Right then and there I began a journey through God’s word that would change my life forever. I read through what God had done for Israel, what he had done for a people thousands of years ago, and what he could do for me today. While I read through scripture, I began to see the world through God’s point of view. It was during this journey, when I felt God calling me to ministry. I can honestly say that Jesus changed my life, just like he did to Paul, Peter, and the disciples. The good news is that he can change yours too!

 

Peter and the rest of the disciples once were hopeless and fearless. But after being changed by Jesus, they were confident and full of boldness. Paul once was enemy number one of the church. But after being changed by Jesus, Paul became one that would share the Gospel and plant churches. I once was just going through the motions. But after being changed my Jesus, I’m living out the life God intended me to live. Jesus changes lives. Let him change yours. Are you ready to start a relationship with Christ? If so, contact me today. I’d love to pray with you.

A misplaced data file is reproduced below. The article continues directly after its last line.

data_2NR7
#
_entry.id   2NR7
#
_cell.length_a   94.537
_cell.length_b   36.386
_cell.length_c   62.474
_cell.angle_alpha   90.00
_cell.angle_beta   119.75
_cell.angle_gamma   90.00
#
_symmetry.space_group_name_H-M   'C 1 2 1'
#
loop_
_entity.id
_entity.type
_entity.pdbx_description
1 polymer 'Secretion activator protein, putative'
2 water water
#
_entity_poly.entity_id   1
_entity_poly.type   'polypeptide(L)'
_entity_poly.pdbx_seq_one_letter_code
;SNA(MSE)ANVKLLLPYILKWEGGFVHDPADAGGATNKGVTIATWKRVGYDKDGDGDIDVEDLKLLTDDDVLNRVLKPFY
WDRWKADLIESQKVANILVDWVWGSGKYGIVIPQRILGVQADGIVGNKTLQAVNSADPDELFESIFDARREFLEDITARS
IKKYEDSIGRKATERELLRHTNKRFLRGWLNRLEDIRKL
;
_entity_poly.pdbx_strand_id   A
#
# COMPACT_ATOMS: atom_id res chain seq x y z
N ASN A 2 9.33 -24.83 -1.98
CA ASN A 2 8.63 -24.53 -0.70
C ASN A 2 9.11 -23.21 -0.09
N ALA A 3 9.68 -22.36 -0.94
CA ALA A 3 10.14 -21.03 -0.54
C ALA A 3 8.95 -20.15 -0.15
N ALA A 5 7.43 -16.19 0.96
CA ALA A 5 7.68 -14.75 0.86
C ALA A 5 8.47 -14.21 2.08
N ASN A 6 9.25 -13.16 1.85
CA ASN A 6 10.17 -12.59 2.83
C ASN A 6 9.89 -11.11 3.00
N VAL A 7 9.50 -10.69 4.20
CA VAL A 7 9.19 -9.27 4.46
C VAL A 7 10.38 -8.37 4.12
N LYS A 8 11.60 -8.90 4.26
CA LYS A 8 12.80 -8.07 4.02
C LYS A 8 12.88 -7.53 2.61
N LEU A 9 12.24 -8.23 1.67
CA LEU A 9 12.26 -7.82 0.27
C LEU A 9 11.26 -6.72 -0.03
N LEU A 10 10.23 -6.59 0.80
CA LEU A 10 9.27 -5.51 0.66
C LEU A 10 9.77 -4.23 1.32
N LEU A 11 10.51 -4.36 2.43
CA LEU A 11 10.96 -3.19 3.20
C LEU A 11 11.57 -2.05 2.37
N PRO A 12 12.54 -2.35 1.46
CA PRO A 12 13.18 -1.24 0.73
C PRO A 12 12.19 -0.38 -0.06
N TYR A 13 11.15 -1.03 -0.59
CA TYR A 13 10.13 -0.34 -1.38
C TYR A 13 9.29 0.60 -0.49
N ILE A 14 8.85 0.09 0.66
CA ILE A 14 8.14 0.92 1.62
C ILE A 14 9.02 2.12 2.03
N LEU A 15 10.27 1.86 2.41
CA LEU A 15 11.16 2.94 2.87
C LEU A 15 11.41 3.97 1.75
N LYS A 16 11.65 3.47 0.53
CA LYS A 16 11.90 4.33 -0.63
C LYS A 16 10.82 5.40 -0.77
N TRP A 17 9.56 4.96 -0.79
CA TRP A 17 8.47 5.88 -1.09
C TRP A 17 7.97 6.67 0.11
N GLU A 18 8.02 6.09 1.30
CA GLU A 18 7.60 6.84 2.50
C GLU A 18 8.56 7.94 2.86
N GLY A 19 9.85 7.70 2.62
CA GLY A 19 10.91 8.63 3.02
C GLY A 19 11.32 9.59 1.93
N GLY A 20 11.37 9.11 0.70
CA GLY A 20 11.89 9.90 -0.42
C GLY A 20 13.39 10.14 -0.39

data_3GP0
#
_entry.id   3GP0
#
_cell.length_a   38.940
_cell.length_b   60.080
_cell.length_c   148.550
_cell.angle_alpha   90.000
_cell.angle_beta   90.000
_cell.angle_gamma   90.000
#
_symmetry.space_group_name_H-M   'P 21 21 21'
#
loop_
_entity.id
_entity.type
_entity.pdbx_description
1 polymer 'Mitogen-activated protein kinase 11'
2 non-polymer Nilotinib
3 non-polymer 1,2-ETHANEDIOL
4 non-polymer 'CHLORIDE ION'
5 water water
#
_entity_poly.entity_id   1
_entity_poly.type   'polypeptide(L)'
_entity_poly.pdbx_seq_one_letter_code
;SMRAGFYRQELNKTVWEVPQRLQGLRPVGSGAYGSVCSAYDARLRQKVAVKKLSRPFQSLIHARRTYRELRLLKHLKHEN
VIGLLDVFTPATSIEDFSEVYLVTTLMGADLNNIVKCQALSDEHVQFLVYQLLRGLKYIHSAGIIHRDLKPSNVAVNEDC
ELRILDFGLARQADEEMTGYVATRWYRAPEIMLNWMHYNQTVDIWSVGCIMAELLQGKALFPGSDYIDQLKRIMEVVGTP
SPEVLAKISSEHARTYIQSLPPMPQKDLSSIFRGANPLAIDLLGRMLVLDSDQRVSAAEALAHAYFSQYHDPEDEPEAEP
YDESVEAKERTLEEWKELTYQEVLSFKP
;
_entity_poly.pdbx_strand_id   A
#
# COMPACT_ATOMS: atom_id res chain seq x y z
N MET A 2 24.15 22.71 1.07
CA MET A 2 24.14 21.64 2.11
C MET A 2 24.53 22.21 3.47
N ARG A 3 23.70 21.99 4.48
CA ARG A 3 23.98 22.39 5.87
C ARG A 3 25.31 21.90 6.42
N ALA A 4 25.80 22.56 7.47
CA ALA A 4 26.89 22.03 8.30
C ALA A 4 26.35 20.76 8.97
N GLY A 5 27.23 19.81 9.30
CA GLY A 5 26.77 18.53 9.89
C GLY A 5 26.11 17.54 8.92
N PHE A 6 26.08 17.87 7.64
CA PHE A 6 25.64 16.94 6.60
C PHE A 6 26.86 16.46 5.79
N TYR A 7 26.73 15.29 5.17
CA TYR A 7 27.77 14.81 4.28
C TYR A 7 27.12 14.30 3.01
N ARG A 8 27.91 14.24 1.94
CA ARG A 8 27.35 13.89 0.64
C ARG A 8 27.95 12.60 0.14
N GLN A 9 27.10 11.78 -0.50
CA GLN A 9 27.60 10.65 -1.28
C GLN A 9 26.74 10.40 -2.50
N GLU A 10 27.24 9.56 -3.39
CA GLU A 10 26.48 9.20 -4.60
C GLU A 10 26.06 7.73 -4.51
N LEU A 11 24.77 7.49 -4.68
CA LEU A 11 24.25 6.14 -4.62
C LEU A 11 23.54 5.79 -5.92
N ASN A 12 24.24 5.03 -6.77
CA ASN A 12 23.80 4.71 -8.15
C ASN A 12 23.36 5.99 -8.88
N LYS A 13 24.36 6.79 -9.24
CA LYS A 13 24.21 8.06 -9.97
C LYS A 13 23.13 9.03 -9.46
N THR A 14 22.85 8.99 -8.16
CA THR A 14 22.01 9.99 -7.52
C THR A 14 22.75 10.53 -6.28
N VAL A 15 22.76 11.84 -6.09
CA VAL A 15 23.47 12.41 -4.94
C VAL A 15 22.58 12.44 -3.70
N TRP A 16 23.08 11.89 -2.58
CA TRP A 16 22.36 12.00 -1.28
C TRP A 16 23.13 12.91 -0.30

(Photo by Flickr User: Dan Brady)

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“I once was ______ , but now I’m ______ .”

How has your life been changed by Jesus? Comment below!

Misuse of Scripture

Verses We Misuse

A few weeks ago, I began teaching a course at church I’ve titled, “Break It Like Jesus”. In this class, we’ve been spending time exploring the Sermon on the Mount. More specifically, we’ve been looking for some of the ritualistic tendencies of the Pharisees that Jesus attempts to foil. Before we begin looking at some of these ritualistic tendencies, let’s first create a working definition for ritualism.